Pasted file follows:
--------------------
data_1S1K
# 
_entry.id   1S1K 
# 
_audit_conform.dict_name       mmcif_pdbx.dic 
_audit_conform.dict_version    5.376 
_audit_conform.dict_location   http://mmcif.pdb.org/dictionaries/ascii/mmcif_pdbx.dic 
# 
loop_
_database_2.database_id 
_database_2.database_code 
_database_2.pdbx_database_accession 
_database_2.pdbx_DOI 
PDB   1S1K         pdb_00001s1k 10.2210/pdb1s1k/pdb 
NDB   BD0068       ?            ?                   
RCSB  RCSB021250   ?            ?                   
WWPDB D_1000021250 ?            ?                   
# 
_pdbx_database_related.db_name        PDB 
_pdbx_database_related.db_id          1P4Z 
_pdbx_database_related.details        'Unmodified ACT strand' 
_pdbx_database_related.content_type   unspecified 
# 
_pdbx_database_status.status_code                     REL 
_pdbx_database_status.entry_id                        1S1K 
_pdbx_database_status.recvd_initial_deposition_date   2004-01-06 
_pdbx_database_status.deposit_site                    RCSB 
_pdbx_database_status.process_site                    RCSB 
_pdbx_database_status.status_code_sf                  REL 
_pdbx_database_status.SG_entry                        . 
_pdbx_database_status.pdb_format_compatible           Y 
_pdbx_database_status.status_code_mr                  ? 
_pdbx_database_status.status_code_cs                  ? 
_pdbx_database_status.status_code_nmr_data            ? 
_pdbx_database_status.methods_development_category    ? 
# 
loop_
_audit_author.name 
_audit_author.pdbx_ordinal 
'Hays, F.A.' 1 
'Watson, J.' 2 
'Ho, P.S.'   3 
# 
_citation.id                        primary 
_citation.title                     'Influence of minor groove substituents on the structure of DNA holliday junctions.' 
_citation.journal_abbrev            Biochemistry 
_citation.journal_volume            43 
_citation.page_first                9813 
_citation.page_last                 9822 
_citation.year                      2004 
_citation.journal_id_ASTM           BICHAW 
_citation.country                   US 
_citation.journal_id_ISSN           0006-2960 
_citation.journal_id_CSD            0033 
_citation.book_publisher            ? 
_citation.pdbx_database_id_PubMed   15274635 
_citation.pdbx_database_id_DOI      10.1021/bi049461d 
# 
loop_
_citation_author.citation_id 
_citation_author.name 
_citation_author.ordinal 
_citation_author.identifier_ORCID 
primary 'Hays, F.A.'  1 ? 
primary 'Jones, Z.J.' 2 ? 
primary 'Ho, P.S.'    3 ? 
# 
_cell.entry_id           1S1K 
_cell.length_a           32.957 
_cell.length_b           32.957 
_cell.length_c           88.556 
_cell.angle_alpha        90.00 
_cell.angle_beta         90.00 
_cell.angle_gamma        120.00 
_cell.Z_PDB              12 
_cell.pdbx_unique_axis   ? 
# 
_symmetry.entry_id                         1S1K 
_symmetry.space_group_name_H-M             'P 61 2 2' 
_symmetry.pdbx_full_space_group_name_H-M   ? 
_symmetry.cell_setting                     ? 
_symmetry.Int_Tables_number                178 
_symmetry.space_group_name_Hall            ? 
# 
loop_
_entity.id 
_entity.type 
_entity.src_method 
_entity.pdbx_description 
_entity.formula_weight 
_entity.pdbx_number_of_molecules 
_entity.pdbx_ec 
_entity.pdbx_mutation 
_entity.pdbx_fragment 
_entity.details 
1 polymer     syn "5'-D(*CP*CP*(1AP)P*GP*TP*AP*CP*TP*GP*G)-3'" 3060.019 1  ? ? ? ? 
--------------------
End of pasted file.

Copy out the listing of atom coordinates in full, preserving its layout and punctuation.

data_1S1K
# 
_entry.id   1S1K 
# 
_audit_conform.dict_name       mmcif_pdbx.dic 
_audit_conform.dict_version    5.376 
_audit_conform.dict_location   http://mmcif.pdb.org/dictionaries/ascii/mmcif_pdbx.dic 
# 
loop_
_database_2.database_id 
_database_2.database_code 
_database_2.pdbx_database_accession 
_database_2.pdbx_DOI 
PDB   1S1K         pdb_00001s1k 10.2210/pdb1s1k/pdb 
NDB   BD0068       ?            ?                   
RCSB  RCSB021250   ?            ?                   
WWPDB D_1000021250 ?            ?                   
# 
_pdbx_database_related.db_name        PDB 
_pdbx_database_related.db_id          1P4Z 
_pdbx_database_related.details        'Unmodified ACT strand' 
_pdbx_database_related.content_type   unspecified 
# 
_pdbx_database_status.status_code                     REL 
_pdbx_database_status.entry_id                        1S1K 
_pdbx_database_status.recvd_initial_deposition_date   2004-01-06 
_pdbx_database_status.deposit_site                    RCSB 
_pdbx_database_status.process_site                    RCSB 
_pdbx_database_status.status_code_sf                  REL 
_pdbx_database_status.SG_entry                        . 
_pdbx_database_status.pdb_format_compatible           Y 
_pdbx_database_status.status_code_mr                  ? 
_pdbx_database_status.status_code_cs                  ? 
_pdbx_database_status.status_code_nmr_data            ? 
_pdbx_database_status.methods_development_category    ? 
# 
loop_
_audit_author.name 
_audit_author.pdbx_ordinal 
'Hays, F.A.' 1 
'Watson, J.' 2 
'Ho, P.S.'   3 
# 
_citation.id                        primary 
_citation.title                     'Influence of minor groove substituents on the structure of DNA holliday junctions.' 
_citation.journal_abbrev            Biochemistry 
_citation.journal_volume            43 
_citation.page_first                9813 
_citation.page_last                 9822 
_citation.year                      2004 
_citation.journal_id_ASTM           BICHAW 
_citation.country                   US 
_citation.journal_id_ISSN           0006-2960 
_citation.journal_id_CSD            0033 
_citation.book_publisher            ? 
_citation.pdbx_database_id_PubMed   15274635 
_citation.pdbx_database_id_DOI      10.1021/bi049461d 
# 
loop_
_citation_author.citation_id 
_citation_author.name 
_citation_author.ordinal 
_citation_author.identifier_ORCID 
primary 'Hays, F.A.'  1 ? 
primary 'Jones, Z.J.' 2 ? 
primary 'Ho, P.S.'    3 ? 
# 
_cell.entry_id           1S1K 
_cell.length_a           32.957 
_cell.length_b           32.957 
_cell.length_c           88.556 
_cell.angle_alpha        90.00 
_cell.angle_beta         90.00 
_cell.angle_gamma        120.00 
_cell.Z_PDB              12 
_cell.pdbx_unique_axis   ? 
# 
_symmetry.entry_id                         1S1K 
_symmetry.space_group_name_H-M             'P 61 2 2' 
_symmetry.pdbx_full_space_group_name_H-M   ? 
_symmetry.cell_setting                     ? 
_symmetry.Int_Tables_number                178 
_symmetry.space_group_name_Hall            ? 
# 
loop_
_entity.id 
_entity.type 
_entity.src_method 
_entity.pdbx_description 
_entity.formula_weight 
_entity.pdbx_number_of_molecules 
_entity.pdbx_ec 
_entity.pdbx_mutation 
_entity.pdbx_fragment 
_entity.details 
1 polymer     syn "5'-D(*CP*CP*(1AP)P*GP*TP*AP*CP*TP*GP*G)-3'" 3060.019 1  ? ? ? ? 